When the Calgary Flames signed new acquisitions Jonathan Huberdeau and Mackenzie Weegar to massive eight-year contract extensions this summer, it looked like they had become instant winners of the blockbuster trade that sent young superstar Matthew Tkachuk to the Florida Panthers in exchange for the duo.
Florida also inked the top unrestricted free agent on the market, Nazem Kadri, signing him to a seven-year $49-million contract worth $7 million per season through 2028-29. They also managed to re-sign 35-goal scorer Andrew Mangiapane to a three-year extension worth $5.8 million per season.
It was a tidy bit of business for general manager Brad Treliving in a year when the Flames watched star forward Johnny Gaudreau walk away via unrestricted free agency, followed by Tkachuk’s trade request.
With Vezina runner-up Jacob Markstrom returning in net, the scene looked set for a successful regular season and contention in the playoffs
Fast forward to the quarter point of the season, and the Flames have spent most of the campaign outside the playoff picture, although they’re currently holding the last wild-card position in the Western Conference by a single point, with both teams below them having a game in hand.
The issues throughout the Flames organization seem to be compounding early on, most notably with Treliving’s key returns in the Tkachuk trade floundering out of the gate.
Last season, Huberdeau scored at a 1.43 points-per-game rate recording 115 points. This year, he’s scoring at only a 0.63 rate, a number that received a boost with a multi-point game this week against his former team. Weegar, a blueliner, scored 44 points at a 0.55 points-per-game rate last season in 80 contests. This year, he has only six assists through 22 games, a 0.27 points-per-game pace.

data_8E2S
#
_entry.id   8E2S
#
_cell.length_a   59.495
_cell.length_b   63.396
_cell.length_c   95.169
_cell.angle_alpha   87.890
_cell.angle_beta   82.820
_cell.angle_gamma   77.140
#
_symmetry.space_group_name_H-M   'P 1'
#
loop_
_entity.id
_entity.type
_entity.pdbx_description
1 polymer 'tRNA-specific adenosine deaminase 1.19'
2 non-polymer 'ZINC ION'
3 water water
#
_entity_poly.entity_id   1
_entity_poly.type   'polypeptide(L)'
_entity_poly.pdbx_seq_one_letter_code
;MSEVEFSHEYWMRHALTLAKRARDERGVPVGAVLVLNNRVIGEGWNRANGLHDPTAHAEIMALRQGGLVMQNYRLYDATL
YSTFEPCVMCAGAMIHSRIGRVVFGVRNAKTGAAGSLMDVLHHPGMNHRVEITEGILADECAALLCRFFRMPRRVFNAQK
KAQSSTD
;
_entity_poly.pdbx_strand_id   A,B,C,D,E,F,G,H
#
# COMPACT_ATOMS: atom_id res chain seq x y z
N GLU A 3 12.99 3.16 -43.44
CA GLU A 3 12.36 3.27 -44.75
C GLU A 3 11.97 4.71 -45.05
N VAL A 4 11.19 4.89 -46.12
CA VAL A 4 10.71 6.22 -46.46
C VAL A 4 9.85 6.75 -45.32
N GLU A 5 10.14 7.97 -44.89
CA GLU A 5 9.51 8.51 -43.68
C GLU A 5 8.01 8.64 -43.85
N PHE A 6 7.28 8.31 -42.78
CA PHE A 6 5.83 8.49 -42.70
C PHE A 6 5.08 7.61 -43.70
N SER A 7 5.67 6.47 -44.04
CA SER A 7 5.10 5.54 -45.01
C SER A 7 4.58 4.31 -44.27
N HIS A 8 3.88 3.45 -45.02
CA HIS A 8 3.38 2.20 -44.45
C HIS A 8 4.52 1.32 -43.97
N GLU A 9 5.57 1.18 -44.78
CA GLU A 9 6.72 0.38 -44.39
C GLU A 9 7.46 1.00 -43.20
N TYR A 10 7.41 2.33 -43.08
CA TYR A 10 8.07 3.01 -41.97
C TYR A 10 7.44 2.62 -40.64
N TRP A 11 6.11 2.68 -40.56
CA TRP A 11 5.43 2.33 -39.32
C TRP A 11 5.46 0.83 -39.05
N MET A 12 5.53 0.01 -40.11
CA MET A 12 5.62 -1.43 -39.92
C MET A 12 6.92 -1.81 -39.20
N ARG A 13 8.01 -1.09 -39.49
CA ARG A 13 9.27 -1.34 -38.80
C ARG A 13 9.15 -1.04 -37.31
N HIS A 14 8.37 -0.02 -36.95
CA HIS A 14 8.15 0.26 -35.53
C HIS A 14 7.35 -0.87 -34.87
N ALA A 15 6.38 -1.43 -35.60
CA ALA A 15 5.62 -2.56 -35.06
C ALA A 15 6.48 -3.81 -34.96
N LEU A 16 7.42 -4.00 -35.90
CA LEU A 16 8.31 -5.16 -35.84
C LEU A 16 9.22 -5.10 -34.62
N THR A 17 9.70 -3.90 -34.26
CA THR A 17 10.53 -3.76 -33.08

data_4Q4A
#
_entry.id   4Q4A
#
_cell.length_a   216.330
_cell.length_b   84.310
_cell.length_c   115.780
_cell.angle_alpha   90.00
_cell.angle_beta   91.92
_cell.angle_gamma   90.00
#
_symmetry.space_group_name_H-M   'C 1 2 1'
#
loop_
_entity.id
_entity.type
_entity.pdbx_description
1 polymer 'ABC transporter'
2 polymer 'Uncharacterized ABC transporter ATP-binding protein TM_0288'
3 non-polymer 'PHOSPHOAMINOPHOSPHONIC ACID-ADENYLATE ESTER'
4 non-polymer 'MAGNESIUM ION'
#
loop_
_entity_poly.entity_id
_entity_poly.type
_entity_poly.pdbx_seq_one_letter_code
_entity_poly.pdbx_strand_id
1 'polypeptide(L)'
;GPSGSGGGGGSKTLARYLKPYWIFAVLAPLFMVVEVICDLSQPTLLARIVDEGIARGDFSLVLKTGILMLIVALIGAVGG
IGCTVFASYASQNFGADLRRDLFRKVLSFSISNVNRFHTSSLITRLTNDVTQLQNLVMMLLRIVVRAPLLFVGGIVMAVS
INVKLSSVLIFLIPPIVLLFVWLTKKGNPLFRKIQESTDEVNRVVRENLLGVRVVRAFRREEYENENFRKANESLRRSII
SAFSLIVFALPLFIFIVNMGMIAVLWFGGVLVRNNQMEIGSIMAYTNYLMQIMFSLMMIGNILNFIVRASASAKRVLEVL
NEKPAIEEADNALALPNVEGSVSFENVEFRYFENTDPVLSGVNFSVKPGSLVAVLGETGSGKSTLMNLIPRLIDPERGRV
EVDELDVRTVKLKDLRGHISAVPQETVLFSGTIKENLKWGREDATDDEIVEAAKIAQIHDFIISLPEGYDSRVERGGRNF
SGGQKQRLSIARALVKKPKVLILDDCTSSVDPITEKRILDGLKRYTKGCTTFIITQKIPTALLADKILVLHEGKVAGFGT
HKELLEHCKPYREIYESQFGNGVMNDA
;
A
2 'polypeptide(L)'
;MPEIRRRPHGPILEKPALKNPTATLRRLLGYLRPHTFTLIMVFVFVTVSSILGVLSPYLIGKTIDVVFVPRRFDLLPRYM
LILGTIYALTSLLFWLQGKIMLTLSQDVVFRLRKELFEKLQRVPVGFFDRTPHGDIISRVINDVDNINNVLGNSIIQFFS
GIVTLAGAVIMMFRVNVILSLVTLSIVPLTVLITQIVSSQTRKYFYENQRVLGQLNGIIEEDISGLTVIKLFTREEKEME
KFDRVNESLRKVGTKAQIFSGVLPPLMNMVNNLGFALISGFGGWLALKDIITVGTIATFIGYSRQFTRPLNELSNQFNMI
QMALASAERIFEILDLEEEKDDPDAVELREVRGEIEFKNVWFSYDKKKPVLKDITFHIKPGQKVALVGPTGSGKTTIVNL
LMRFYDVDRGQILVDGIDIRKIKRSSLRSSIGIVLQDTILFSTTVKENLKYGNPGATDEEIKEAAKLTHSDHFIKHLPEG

Mangiapane is also off to a miserable start with only four goals and nine points in 22 games. He had a multi-point game against Florida as well, giving reason for hope, albeit in a small sample.
In net, Jacob Markstrom’s 0.889 save percentage sits 59th in the NHL, and his goals-against average climbed above 3.00 for the first time as a starter in his career.
Adding these subpar performances together, coupled with an injury-plagued blueline, and the Flames’ struggles come into view. Presumably, Calgary’s fate can be reversed when these collective slumps are broken. That said, however, there is reason for concern in Calgary, and as much as Treliving had a touted offseason, the cause for concern rests squarely on his shoulders.
Calgary’s cap situation moving forward looks precarious. The new contracts from this offseason total $29,550,000 for four players, which won’t kick in until Huberdeau and Weegar’s deals take effect next season. Add Markstrom’s $6 million, which is a bargain if he returns to his 2021-22 form, and Blake Coleman’s head-scratching $4.9 million until 2026-27, and you’re halfway to the cap for a line of underperforming (minus Kadri) players.
Where the real issue comes in for the Flames, is their lack of internal depth to provide affordable replacements for players like Milan Lucic, who to the delight of Flames fans comes off the books after this season.
Not a single player selected by the Calgary Flames from the 2018 NHL draft onward has played a game in the NHL. That is five years of development and draft classes without a solitary call-up or impact prospect. When you couple this with their top 2017 pick, Juuso Valimaki, being placed on waivers this season and claimed by the Arizona Coyotes for nothing, it gets bleak. Their first-round pick the year before? Tkachuk.
Assuming this is only an early-season slump and Calgary’s new arrivals soon find chemistry with their stayovers, and the defence and Markstrom’s ability to keep the puck out of the net improves, the Flames still, on paper, look like a contender. If their struggles continue, Treliving’s first order will be determining how committed he is to Darryl Sutter. If Treliving’s new stars can’t thrive under the old-school coach, a change will be necessary.
It’s hard to believe Calgary’s struggles are a long-term plight. If they are, due to poor drafting, development and asset management, however, it could spell disaster for the Flames.
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